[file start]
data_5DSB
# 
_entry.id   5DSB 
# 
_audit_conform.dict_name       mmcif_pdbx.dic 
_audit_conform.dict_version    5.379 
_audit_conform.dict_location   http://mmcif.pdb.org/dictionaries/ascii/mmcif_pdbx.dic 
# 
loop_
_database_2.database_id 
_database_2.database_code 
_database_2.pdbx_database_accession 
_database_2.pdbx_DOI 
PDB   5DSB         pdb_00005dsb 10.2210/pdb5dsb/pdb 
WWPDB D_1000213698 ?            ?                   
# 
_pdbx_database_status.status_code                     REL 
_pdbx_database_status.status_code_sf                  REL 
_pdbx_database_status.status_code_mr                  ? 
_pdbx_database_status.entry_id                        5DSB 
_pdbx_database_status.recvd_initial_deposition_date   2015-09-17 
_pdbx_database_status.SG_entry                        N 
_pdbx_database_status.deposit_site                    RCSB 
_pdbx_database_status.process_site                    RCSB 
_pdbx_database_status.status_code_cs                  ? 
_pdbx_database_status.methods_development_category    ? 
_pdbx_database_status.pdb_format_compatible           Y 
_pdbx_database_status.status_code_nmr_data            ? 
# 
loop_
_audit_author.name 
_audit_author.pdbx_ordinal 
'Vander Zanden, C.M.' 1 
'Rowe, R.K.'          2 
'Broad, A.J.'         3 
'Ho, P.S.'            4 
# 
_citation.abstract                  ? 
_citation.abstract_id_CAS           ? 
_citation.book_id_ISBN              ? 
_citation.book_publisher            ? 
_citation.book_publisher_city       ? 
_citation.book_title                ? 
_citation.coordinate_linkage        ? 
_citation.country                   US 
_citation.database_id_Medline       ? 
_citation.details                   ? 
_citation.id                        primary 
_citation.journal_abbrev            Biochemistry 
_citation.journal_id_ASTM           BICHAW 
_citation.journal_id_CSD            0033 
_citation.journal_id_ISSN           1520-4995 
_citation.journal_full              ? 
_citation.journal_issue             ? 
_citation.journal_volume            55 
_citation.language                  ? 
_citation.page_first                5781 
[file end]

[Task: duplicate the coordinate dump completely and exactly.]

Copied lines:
data_5DSB
# 
_entry.id   5DSB 
# 
_audit_conform.dict_name       mmcif_pdbx.dic 
_audit_conform.dict_version    5.379 
_audit_conform.dict_location   http://mmcif.pdb.org/dictionaries/ascii/mmcif_pdbx.dic 
# 
loop_
_database_2.database_id 
_database_2.database_code 
_database_2.pdbx_database_accession 
_database_2.pdbx_DOI 
PDB   5DSB         pdb_00005dsb 10.2210/pdb5dsb/pdb 
WWPDB D_1000213698 ?            ?                   
# 
_pdbx_database_status.status_code                     REL 
_pdbx_database_status.status_code_sf                  REL 
_pdbx_database_status.status_code_mr                  ? 
_pdbx_database_status.entry_id                        5DSB 
_pdbx_database_status.recvd_initial_deposition_date   2015-09-17 
_pdbx_database_status.SG_entry                        N 
_pdbx_database_status.deposit_site                    RCSB 
_pdbx_database_status.process_site                    RCSB 
_pdbx_database_status.status_code_cs                  ? 
_pdbx_database_status.methods_development_category    ? 
_pdbx_database_status.pdb_format_compatible           Y 
_pdbx_database_status.status_code_nmr_data            ? 
# 
loop_
_audit_author.name 
_audit_author.pdbx_ordinal 
'Vander Zanden, C.M.' 1 
'Rowe, R.K.'          2 
'Broad, A.J.'         3 
'Ho, P.S.'            4 
# 
_citation.abstract                  ? 
_citation.abstract_id_CAS           ? 
_citation.book_id_ISBN              ? 
_citation.book_publisher            ? 
_citation.book_publisher_city       ? 
_citation.book_title                ? 
_citation.coordinate_linkage        ? 
_citation.country                   US 
_citation.database_id_Medline       ? 
_citation.details                   ? 
_citation.id                        primary 
_citation.journal_abbrev            Biochemistry 
_citation.journal_id_ASTM           BICHAW 
_citation.journal_id_CSD            0033 
_citation.journal_id_ISSN           1520-4995 
_citation.journal_full              ? 
_citation.journal_issue             ? 
_citation.journal_volume            55 
_citation.language                  ? 
_citation.page_first                5781 